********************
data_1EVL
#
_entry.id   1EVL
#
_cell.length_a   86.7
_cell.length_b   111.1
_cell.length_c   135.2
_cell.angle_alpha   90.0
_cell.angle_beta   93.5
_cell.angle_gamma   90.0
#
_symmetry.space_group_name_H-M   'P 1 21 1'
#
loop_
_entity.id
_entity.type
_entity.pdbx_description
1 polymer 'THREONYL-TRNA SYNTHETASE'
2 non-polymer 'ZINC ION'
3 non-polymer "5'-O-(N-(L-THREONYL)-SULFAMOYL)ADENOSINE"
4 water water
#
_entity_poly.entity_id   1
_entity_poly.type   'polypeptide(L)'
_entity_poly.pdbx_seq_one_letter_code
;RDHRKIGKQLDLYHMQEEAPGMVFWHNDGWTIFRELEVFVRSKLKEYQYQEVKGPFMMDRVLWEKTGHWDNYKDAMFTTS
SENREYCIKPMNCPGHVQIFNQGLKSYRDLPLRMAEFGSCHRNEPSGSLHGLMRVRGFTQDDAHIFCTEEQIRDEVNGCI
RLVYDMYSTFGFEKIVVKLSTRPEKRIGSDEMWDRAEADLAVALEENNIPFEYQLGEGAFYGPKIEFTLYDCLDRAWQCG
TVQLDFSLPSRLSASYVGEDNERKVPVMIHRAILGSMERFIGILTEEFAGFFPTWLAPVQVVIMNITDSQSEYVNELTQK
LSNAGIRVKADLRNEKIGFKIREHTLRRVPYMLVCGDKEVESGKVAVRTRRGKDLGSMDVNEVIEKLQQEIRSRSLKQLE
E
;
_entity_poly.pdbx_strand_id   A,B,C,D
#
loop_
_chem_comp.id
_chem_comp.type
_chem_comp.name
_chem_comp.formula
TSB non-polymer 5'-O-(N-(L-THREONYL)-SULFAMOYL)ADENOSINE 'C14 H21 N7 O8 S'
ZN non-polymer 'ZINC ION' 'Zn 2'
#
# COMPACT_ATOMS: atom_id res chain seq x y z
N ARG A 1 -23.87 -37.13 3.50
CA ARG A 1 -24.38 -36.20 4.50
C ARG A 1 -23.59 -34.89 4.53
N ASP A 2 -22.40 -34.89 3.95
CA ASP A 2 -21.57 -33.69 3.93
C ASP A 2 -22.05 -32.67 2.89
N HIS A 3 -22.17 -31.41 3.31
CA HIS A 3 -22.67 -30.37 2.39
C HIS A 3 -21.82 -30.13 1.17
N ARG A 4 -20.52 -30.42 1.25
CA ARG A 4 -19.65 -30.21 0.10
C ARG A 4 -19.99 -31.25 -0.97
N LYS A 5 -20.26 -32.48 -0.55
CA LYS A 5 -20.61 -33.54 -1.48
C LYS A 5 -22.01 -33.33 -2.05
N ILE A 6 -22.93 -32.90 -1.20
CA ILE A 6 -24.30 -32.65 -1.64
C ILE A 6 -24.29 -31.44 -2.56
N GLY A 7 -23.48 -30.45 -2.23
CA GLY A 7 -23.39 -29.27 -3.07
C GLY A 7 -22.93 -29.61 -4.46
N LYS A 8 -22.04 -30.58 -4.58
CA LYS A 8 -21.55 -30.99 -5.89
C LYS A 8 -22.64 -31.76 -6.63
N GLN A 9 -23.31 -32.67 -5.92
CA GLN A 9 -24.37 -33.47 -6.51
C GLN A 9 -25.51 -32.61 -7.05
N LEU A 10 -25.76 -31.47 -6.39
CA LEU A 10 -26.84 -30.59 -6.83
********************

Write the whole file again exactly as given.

data_1EVL
#
_entry.id   1EVL
#
_cell.length_a   86.7
_cell.length_b   111.1
_cell.length_c   135.2
_cell.angle_alpha   90.0
_cell.angle_beta   93.5
_cell.angle_gamma   90.0
#
_symmetry.space_group_name_H-M   'P 1 21 1'
#
loop_
_entity.id
_entity.type
_entity.pdbx_description
1 polymer 'THREONYL-TRNA SYNTHETASE'
2 non-polymer 'ZINC ION'
3 non-polymer "5'-O-(N-(L-THREONYL)-SULFAMOYL)ADENOSINE"
4 water water
#
_entity_poly.entity_id   1
_entity_poly.type   'polypeptide(L)'
_entity_poly.pdbx_seq_one_letter_code
;RDHRKIGKQLDLYHMQEEAPGMVFWHNDGWTIFRELEVFVRSKLKEYQYQEVKGPFMMDRVLWEKTGHWDNYKDAMFTTS
SENREYCIKPMNCPGHVQIFNQGLKSYRDLPLRMAEFGSCHRNEPSGSLHGLMRVRGFTQDDAHIFCTEEQIRDEVNGCI
RLVYDMYSTFGFEKIVVKLSTRPEKRIGSDEMWDRAEADLAVALEENNIPFEYQLGEGAFYGPKIEFTLYDCLDRAWQCG
TVQLDFSLPSRLSASYVGEDNERKVPVMIHRAILGSMERFIGILTEEFAGFFPTWLAPVQVVIMNITDSQSEYVNELTQK
LSNAGIRVKADLRNEKIGFKIREHTLRRVPYMLVCGDKEVESGKVAVRTRRGKDLGSMDVNEVIEKLQQEIRSRSLKQLE
E
;
_entity_poly.pdbx_strand_id   A,B,C,D
#
loop_
_chem_comp.id
_chem_comp.type
_chem_comp.name
_chem_comp.formula
TSB non-polymer 5'-O-(N-(L-THREONYL)-SULFAMOYL)ADENOSINE 'C14 H21 N7 O8 S'
ZN non-polymer 'ZINC ION' 'Zn 2'
#
# COMPACT_ATOMS: atom_id res chain seq x y z
N ARG A 1 -23.87 -37.13 3.50
CA ARG A 1 -24.38 -36.20 4.50
C ARG A 1 -23.59 -34.89 4.53
N ASP A 2 -22.40 -34.89 3.95
CA ASP A 2 -21.57 -33.69 3.93
C ASP A 2 -22.05 -32.67 2.89
N HIS A 3 -22.17 -31.41 3.31
CA HIS A 3 -22.67 -30.37 2.39
C HIS A 3 -21.82 -30.13 1.17
N ARG A 4 -20.52 -30.42 1.25
CA ARG A 4 -19.65 -30.21 0.10
C ARG A 4 -19.99 -31.25 -0.97
N LYS A 5 -20.26 -32.48 -0.55
CA LYS A 5 -20.61 -33.54 -1.48
C LYS A 5 -22.01 -33.33 -2.05
N ILE A 6 -22.93 -32.90 -1.20
CA ILE A 6 -24.30 -32.65 -1.64
C ILE A 6 -24.29 -31.44 -2.56
N GLY A 7 -23.48 -30.45 -2.23
CA GLY A 7 -23.39 -29.27 -3.07
C GLY A 7 -22.93 -29.61 -4.46
N LYS A 8 -22.04 -30.58 -4.58
CA LYS A 8 -21.55 -30.99 -5.89
C LYS A 8 -22.64 -31.76 -6.63
N GLN A 9 -23.31 -32.67 -5.92
CA GLN A 9 -24.37 -33.47 -6.51
C GLN A 9 -25.51 -32.61 -7.05
N LEU A 10 -25.76 -31.47 -6.39
CA LEU A 10 -26.84 -30.59 -6.83